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Bioturbation supplying young carbon into West Antarctic continental margin sediment

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Bioturbation supplying young carbon into West Antarctic continental margin sediment
Other Titles
서남극 대륙 주변부 퇴적물내의 생교란에 의한 새로운 탄소 유입
Kim, Sunghan
Robert M. McKay
Lee, Jae Il
Yoo, Kyu-Cheul
Lee, Min Kyung
Moon, Heung Soo
Issue Date
Kim, Sunghan, et al. 2022. "Bioturbation supplying young carbon into West Antarctic continental margin sediment". PALAEOGEOGRAPHY PALAEOCLIMATOLOGY PALAEOECOLOGY, 602(1): 1-10.
Accelerator Mass Spectrometry (AMS) 14C dating is a widely applied method for establishing high-precision chronologies used to underpin late Quaternary paleoclimatic studies. Feedbacks associated with Antarctic Ice Sheets (AIS) and Southern Ocean variance are thought to have played a critical role in regulating past global climate changes since the Last Glacial Maximum. However, determining the exact role of the AIS and Southern Ocean in these changes has proven difficult because of the sparse occurrence of biogenic carbonate suitable for AMS 14C dating in Antarctica. Consequently, AMS 14C dating is often measured on acid insoluble organic matter(AIOM) from bulk sediment samples, which are often biased towards ages that are older than the depositional age, due to pervasive reworking of old carbon. In this scenario, ages can still potentially provide maximum deposition ages, but such interpretations need to be assessed carefully. Here, we document AIOM and foraminifer AMS 14C dates at the same depth intervals from Antarctic continental margin cores, and we find AIOM AMS 14C dates can range between 2000 and 16,000 years younger than those of foraminifera samples. The younger AIOM 14C dates were found in bioturbated sedimentary facies, which often have extremely low sedimentation rates in Antarctica. In cores with low sedimentation rates, the down sediment contribution of organic carbon from macrobenthos can be quite significant in the sediment column with low organic carbon concentration. After considering possibilities of contamination, foraminifer reworking, and remineralization of secondary carbonate to explain this offset, we conclude that bioturbation plays an important role in the Antarctic carbon cycle as a young carbon supplier to depth into the sediment column. This has clear implications for using condensed sedimentary sections to date post-LGM records in Antarctica. These bioturbation processes also have implications for novel radiocarbon dating methods that have recently been developed to overcome sediment reworking processes and more accurately constrain timing of past AIS retreat, including ramped pyrolysis and compound specific isotopes methods.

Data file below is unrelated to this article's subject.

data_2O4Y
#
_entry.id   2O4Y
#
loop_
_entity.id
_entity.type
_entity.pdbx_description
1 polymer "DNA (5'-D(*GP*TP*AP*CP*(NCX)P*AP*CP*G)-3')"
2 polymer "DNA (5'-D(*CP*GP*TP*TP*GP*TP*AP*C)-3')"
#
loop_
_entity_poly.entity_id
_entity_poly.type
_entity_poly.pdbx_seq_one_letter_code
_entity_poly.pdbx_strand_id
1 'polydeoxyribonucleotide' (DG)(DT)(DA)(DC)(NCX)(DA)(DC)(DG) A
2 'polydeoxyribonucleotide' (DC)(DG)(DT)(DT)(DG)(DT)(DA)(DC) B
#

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2022-2022, Ice sheet retreat and ocean circulation in West Antarctica during the past warm periods (22-22) / Yoo, Kyu-Cheul (PE22090)
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